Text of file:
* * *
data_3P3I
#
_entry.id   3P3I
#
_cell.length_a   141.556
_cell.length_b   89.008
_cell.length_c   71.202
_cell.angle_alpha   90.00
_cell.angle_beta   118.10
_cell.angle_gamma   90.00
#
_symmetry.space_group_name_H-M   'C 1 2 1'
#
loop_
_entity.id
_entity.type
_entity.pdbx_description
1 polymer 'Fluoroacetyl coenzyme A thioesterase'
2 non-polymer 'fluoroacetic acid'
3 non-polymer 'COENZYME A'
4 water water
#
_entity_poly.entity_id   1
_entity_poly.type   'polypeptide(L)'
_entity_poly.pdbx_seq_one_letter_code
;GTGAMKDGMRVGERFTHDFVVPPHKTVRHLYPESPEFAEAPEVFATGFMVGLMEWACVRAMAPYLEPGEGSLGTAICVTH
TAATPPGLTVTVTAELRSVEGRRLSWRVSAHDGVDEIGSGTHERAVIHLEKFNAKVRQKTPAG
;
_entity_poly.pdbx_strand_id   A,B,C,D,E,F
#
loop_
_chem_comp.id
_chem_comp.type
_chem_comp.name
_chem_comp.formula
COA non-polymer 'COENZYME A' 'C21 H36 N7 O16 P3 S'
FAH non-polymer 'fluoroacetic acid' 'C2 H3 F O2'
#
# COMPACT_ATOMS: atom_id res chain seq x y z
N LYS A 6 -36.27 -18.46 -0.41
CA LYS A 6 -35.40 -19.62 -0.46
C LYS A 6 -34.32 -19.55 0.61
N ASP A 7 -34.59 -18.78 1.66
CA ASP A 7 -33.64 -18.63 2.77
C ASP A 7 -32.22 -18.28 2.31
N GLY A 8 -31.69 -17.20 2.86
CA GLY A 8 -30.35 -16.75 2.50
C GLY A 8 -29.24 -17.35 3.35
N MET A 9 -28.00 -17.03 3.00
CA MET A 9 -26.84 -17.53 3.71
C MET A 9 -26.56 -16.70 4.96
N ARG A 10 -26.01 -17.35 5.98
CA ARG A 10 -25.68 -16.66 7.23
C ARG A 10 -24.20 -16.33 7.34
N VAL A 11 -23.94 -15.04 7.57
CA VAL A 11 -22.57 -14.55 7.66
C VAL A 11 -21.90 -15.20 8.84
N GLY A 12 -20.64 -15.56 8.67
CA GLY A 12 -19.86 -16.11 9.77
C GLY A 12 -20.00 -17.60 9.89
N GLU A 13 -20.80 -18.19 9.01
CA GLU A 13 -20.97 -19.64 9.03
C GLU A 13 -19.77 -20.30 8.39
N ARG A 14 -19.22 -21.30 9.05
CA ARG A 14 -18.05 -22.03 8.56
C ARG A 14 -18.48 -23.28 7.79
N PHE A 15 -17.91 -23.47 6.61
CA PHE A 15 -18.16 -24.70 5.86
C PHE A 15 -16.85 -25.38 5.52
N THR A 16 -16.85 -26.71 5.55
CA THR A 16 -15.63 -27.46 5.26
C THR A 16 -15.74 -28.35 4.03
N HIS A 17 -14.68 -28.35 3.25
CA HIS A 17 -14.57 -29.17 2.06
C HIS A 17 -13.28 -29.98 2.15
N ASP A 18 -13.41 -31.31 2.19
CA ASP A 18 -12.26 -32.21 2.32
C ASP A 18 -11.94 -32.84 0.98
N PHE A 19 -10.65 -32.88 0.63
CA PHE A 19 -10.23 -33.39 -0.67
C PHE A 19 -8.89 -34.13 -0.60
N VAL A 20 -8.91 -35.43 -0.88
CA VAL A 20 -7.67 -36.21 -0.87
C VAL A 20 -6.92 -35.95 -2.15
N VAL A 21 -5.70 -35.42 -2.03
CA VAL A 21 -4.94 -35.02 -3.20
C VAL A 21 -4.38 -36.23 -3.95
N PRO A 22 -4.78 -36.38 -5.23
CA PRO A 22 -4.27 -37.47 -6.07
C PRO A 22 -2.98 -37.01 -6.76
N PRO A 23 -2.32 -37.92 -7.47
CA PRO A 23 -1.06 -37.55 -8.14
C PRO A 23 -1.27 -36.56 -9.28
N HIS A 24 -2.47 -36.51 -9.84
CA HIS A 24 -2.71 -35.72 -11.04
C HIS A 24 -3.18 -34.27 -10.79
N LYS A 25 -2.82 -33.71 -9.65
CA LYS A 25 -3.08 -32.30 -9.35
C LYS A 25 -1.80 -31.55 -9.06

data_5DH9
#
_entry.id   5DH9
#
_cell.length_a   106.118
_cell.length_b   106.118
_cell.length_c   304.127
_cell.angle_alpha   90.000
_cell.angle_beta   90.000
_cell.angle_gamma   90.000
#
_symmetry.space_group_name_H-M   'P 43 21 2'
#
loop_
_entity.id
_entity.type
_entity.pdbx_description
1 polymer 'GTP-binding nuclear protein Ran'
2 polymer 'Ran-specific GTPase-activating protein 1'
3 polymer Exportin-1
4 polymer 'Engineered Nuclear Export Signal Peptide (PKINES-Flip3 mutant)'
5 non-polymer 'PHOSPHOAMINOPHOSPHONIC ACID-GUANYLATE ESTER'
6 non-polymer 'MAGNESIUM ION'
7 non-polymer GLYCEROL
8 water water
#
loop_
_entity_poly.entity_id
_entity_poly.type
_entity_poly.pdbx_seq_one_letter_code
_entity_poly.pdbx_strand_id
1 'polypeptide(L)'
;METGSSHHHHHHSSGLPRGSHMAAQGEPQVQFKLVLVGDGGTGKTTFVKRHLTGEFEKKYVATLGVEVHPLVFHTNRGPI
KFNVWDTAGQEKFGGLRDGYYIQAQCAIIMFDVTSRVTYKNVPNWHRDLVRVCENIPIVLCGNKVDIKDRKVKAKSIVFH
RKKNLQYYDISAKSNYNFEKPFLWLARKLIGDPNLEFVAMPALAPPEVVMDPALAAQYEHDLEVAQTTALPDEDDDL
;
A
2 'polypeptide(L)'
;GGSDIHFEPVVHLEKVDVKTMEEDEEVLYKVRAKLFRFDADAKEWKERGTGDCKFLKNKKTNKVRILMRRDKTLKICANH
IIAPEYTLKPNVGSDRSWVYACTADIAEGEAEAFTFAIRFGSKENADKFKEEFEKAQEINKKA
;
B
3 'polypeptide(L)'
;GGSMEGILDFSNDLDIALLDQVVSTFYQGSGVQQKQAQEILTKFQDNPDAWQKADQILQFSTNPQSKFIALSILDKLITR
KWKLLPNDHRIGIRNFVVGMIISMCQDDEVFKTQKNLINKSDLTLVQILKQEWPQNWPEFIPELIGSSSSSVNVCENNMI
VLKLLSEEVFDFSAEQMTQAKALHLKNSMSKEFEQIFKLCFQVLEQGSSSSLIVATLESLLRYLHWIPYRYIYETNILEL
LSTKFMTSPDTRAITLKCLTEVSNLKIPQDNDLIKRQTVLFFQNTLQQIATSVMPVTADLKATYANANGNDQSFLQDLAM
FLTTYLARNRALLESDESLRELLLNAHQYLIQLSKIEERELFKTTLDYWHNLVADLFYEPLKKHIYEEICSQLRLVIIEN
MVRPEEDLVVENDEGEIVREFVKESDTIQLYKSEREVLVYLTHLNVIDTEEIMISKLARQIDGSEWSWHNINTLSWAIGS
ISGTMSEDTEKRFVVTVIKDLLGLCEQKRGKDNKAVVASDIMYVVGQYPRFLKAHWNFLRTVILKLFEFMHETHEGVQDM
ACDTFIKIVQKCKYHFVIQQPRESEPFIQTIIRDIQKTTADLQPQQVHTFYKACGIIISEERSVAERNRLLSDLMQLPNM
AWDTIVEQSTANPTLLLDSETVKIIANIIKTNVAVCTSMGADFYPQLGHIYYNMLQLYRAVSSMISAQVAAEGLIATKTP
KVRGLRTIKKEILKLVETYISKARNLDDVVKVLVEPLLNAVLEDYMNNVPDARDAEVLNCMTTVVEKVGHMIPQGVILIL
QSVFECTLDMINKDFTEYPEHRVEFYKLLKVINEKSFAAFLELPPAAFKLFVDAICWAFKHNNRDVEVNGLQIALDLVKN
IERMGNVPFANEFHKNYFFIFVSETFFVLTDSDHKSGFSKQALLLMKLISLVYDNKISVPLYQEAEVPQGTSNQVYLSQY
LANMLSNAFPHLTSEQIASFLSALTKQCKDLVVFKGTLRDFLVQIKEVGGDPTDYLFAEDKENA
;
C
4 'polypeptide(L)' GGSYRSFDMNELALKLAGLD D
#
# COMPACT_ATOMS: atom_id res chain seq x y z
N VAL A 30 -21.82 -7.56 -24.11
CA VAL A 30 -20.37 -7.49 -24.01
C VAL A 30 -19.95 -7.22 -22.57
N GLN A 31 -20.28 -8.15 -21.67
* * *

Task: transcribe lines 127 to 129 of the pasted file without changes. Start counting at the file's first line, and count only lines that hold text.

_entity_poly.entity_id
_entity_poly.type
_entity_poly.pdbx_seq_one_letter_code